Inspire a Shared Vision: Harry Houdini and the Art of Breaking Free

Harry Houdini and the Art of Breaking Free

Blair Forlaw

Isn't it amazing the way important themes emerge in different places, simultaneously? In late March, twenty of us were sitting at tables in the St. Louis Hyatt Regency talking about how to get out of the box, just about the same time that authorities in New York were deliberating whether to exhume the body of the famous escape artist, Harry Houdini.

Harry Houdini still makes headlines 80 years after his death because he appeared to be able to defy the limits that frustrate ordinary human beings. He did what the rest of us want to do but usually can't figure out how to do—to free ourselves from constraints (the exhumation notwithstanding, of course). Few have come close to matching what Houdini seemed to have been able to accomplish.

Back over at the Hyatt, our discussion followed this same theme, but with a significant departure. We had gathered to talk with Jim Kouzes, an author and lecturer on the topic of leadership development. Leaders are the people who help us get out of the limiting confines of our present situations and move purposefully toward a vision of a brighter future. But the ability to do so is not the private reserve of a select few superhuman men and women, Kouzes said. In fact, leadership requires a set of skills and abilities that can be mastered by almost anyone—given proper training and the opportunity and discipline to practice, practice, practice.

There went one illusion.

Here's another one that Kouzes and his co-author Barry Posner dispel in their 2006 publication A Leader's Legacy. "The future doesn't just belong to the leaders. It's not just the leader's vision that leaders are accountable for enacting. Leadership isn't about selling your vision; it's about articulating the people's vision."

"OK then," said one of the senior HR leaders in attendance. "But what do we do when we invite our people to participate in planning for the future of our organization, but they keep coming up with the same old ideas? It's like they are stuck in the box; how can we help them get out?"

Kouzes' response may be a little surprising-becoming forward-focused doesn't necessarily result from sitting through leadership development courses or visioning sessions, as we traditionally think of them. Our employees need a steady, sustained diet of things to read and opportunities to talk that expose them to different ideas and vantage points that stretch them and gently push them out of their comfort zones. A broadened view of the present leads to an expanded sense of the future.

In A Leader's Legacy, he puts it this way. "As counterintuitive as it might seem, the best place to start creating the future is by being more mindful in the present. Our failure at being forward-looking may result more from our mindlessness in the present than from any other factor. We operate on automatic pilot, not really noticing what's going on around us, believing we know everything we need to know, viewing the world from established categories, and operating from a single point of view."

This last bit about established categories and a single point of view really hit home with me, in part because of an experience I had immediately before the gathering at the Hyatt. Thanks to my uncanny knack for getting lost, I had gone to the wrong end of the hotel when I arrived, and I wandered the whole length of a concourse packed with corporate training sessions before confirming that I was in the wrong place. I'm not one to be deterred by an occasional blind alley, but by the time I made it out, my shoulders were scrunched inward and my gaze was fixed firmly on the floor. It weighs you down to try to decipher row after row of signs written in acronyms of bold capital letters, with hyphens and decimal points in unfamiliar places. Such is the language of people who talk only among themselves, labels on the boxes we put ourselves in. If you've ever been in a situation where everyone around you was speaking jargon that you didn't understand, you can probably relate to my incredible shrinking feeling.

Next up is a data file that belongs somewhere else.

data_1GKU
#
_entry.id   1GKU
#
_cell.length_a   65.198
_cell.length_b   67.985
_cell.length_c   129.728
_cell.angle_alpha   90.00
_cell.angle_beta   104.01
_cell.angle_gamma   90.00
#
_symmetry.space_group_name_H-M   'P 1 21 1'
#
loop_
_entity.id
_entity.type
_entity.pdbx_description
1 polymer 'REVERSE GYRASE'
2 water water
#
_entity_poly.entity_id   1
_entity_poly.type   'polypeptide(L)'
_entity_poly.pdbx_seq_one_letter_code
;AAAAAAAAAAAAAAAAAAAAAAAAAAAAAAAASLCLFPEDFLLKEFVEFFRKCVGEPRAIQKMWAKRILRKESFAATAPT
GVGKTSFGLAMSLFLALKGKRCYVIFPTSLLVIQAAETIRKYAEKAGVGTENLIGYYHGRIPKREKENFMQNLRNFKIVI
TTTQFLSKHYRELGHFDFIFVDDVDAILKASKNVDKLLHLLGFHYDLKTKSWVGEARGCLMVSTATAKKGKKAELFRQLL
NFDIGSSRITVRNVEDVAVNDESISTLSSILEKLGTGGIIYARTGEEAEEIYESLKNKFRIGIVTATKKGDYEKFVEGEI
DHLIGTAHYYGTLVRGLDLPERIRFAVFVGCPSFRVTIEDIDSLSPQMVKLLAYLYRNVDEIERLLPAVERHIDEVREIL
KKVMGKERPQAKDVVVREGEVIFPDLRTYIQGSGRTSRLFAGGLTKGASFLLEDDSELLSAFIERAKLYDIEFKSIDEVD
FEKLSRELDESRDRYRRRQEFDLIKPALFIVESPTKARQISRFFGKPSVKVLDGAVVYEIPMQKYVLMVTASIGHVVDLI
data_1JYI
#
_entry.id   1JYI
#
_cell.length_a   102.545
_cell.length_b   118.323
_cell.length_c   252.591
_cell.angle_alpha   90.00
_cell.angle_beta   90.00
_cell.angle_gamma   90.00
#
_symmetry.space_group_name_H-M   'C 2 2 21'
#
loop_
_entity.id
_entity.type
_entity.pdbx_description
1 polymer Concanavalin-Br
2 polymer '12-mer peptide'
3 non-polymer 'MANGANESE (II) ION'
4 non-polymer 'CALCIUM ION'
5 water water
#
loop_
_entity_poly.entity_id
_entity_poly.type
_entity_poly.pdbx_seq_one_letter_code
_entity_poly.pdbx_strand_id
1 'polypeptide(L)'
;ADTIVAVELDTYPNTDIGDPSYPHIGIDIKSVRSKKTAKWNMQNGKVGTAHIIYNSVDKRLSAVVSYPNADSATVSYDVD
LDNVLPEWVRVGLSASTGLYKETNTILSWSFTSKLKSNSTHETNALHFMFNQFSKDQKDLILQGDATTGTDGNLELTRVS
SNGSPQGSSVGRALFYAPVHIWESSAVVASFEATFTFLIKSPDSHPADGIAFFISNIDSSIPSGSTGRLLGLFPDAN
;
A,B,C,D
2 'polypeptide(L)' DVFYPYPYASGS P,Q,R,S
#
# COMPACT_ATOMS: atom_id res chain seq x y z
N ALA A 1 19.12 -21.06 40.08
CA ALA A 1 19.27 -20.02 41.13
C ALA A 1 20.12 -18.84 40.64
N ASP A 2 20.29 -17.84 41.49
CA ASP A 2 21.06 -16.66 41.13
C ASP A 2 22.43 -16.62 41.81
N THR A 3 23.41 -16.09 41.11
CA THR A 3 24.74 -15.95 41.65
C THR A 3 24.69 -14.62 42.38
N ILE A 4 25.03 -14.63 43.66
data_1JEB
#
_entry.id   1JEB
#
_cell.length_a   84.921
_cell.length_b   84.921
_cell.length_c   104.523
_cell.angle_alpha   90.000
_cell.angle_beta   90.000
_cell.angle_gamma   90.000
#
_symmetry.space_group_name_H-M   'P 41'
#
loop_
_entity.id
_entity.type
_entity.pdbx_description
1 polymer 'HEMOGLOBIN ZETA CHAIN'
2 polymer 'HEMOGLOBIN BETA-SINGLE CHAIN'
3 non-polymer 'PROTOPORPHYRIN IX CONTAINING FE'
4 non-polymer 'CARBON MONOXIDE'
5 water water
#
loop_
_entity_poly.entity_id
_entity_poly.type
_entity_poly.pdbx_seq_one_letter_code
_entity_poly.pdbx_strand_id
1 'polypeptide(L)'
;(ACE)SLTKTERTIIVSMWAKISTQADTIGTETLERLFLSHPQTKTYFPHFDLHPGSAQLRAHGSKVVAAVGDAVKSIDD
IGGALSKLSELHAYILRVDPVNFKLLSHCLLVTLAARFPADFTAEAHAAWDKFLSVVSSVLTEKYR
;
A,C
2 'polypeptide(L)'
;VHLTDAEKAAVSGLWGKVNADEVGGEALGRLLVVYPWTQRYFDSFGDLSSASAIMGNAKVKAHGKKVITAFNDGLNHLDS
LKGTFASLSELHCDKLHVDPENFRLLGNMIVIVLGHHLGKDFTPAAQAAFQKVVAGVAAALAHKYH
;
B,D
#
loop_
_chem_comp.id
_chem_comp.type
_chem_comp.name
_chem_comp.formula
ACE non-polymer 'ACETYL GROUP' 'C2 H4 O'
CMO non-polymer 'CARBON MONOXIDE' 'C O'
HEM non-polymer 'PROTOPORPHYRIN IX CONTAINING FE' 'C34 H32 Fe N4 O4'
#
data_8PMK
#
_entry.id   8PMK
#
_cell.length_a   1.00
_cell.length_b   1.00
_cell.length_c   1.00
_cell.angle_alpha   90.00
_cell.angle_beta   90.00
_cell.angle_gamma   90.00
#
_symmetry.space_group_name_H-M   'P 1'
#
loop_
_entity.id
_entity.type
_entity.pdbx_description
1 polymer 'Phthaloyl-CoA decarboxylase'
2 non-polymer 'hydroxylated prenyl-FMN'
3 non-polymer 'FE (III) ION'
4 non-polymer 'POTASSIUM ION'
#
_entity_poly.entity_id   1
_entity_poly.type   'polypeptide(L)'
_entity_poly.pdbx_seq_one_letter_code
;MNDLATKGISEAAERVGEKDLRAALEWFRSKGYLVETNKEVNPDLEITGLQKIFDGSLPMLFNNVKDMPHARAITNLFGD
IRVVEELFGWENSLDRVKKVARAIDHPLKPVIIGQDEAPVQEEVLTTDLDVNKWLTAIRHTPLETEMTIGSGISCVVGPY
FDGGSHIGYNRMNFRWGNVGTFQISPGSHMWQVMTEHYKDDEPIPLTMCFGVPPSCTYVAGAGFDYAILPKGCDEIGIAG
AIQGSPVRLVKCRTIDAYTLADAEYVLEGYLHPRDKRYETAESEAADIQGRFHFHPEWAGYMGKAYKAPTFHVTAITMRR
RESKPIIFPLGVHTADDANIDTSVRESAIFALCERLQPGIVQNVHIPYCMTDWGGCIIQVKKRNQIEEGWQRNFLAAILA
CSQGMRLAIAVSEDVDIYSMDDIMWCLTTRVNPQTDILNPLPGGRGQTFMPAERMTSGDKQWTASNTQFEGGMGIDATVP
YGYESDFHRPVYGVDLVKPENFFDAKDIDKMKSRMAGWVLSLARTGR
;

This is one of the things we're working on through WorkforceStLouis2.0. We strive to bring business leaders together to find common language with which to articulate and communicate a shared vision of a bright future for St. Louis - a metro region competing in a global talent marketplace in which agility, flexibility, critical thinking, team-work, and leadership are essential tools for getting ahead. If Jim Kouzes is right, then the key to anticipating this future lies in a closer examination of where we are right now. It would be amazing if, like Houdini, we have everything we need already in our grasp-we just need to look extremely carefully to see it.

Blair Forlaw is the Director of WorkforceStLouis2.0, a program administered by the Council for Adult and Experiential Learning (CAEL). WorkforceStLouis2.0 supports business leadership to strengthen the regional human capital value chain by encouraging strategic investments in employee learning and development, enhancing the dynamic exchange of information, experience, and best practices, and building skills and competencies at all occupational levels in companies of every size and sector throughout the St. Louis metro economy. For more information, contact Blair at 314-623-6550 or



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